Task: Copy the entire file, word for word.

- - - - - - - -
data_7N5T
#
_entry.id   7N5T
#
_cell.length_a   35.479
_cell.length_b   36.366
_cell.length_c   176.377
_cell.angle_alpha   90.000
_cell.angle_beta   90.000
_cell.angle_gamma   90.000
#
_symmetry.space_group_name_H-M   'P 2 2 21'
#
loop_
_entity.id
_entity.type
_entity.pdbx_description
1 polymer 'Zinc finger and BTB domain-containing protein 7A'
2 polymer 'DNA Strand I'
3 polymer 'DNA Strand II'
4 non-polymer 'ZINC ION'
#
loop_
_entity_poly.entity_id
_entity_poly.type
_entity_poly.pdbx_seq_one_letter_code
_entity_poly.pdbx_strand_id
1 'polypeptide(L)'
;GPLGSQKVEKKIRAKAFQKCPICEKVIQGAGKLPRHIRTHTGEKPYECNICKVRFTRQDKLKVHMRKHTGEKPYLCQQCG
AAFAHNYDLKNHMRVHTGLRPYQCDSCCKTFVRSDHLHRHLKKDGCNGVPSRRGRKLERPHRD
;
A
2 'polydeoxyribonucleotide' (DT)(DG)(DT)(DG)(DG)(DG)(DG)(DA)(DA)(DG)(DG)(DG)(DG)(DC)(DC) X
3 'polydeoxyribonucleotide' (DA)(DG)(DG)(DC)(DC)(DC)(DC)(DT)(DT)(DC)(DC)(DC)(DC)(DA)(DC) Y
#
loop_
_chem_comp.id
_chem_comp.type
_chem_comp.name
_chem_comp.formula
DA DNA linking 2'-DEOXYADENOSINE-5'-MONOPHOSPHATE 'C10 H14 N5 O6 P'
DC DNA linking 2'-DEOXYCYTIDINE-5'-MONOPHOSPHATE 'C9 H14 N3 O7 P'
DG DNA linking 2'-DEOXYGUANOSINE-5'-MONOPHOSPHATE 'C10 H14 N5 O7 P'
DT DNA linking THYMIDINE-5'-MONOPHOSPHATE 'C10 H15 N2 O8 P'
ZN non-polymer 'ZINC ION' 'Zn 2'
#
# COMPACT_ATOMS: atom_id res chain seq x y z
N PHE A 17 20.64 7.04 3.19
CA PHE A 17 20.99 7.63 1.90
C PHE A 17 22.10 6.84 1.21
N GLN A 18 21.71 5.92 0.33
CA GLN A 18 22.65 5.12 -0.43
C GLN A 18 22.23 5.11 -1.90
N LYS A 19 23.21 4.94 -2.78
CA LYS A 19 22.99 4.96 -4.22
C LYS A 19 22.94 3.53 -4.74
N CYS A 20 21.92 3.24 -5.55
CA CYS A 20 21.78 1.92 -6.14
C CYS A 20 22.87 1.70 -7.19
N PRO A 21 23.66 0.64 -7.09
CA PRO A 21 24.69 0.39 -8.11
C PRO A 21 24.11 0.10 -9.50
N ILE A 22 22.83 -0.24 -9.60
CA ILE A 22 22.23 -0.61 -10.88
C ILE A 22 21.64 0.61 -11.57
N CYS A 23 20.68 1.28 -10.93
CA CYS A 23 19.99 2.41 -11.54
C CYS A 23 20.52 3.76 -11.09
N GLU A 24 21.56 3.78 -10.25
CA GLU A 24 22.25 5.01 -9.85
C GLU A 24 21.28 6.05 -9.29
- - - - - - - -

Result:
data_7N5T
#
_entry.id   7N5T
#
_cell.length_a   35.479
_cell.length_b   36.366
_cell.length_c   176.377
_cell.angle_alpha   90.000
_cell.angle_beta   90.000
_cell.angle_gamma   90.000
#
_symmetry.space_group_name_H-M   'P 2 2 21'
#
loop_
_entity.id
_entity.type
_entity.pdbx_description
1 polymer 'Zinc finger and BTB domain-containing protein 7A'
2 polymer 'DNA Strand I'
3 polymer 'DNA Strand II'
4 non-polymer 'ZINC ION'
#
loop_
_entity_poly.entity_id
_entity_poly.type
_entity_poly.pdbx_seq_one_letter_code
_entity_poly.pdbx_strand_id
1 'polypeptide(L)'
;GPLGSQKVEKKIRAKAFQKCPICEKVIQGAGKLPRHIRTHTGEKPYECNICKVRFTRQDKLKVHMRKHTGEKPYLCQQCG
AAFAHNYDLKNHMRVHTGLRPYQCDSCCKTFVRSDHLHRHLKKDGCNGVPSRRGRKLERPHRD
;
A
2 'polydeoxyribonucleotide' (DT)(DG)(DT)(DG)(DG)(DG)(DG)(DA)(DA)(DG)(DG)(DG)(DG)(DC)(DC) X
3 'polydeoxyribonucleotide' (DA)(DG)(DG)(DC)(DC)(DC)(DC)(DT)(DT)(DC)(DC)(DC)(DC)(DA)(DC) Y
#
loop_
_chem_comp.id
_chem_comp.type
_chem_comp.name
_chem_comp.formula
DA DNA linking 2'-DEOXYADENOSINE-5'-MONOPHOSPHATE 'C10 H14 N5 O6 P'
DC DNA linking 2'-DEOXYCYTIDINE-5'-MONOPHOSPHATE 'C9 H14 N3 O7 P'
DG DNA linking 2'-DEOXYGUANOSINE-5'-MONOPHOSPHATE 'C10 H14 N5 O7 P'
DT DNA linking THYMIDINE-5'-MONOPHOSPHATE 'C10 H15 N2 O8 P'
ZN non-polymer 'ZINC ION' 'Zn 2'
#
# COMPACT_ATOMS: atom_id res chain seq x y z
N PHE A 17 20.64 7.04 3.19
CA PHE A 17 20.99 7.63 1.90
C PHE A 17 22.10 6.84 1.21
N GLN A 18 21.71 5.92 0.33
CA GLN A 18 22.65 5.12 -0.43
C GLN A 18 22.23 5.11 -1.90
N LYS A 19 23.21 4.94 -2.78
CA LYS A 19 22.99 4.96 -4.22
C LYS A 19 22.94 3.53 -4.74
N CYS A 20 21.92 3.24 -5.55
CA CYS A 20 21.78 1.92 -6.14
C CYS A 20 22.87 1.70 -7.19
N PRO A 21 23.66 0.64 -7.09
CA PRO A 21 24.69 0.39 -8.11
C PRO A 21 24.11 0.10 -9.50
N ILE A 22 22.83 -0.24 -9.60
CA ILE A 22 22.23 -0.61 -10.88
C ILE A 22 21.64 0.61 -11.57
N CYS A 23 20.68 1.28 -10.93
CA CYS A 23 19.99 2.41 -11.54
C CYS A 23 20.52 3.76 -11.09
N GLU A 24 21.56 3.78 -10.25
CA GLU A 24 22.25 5.01 -9.85
C GLU A 24 21.28 6.05 -9.29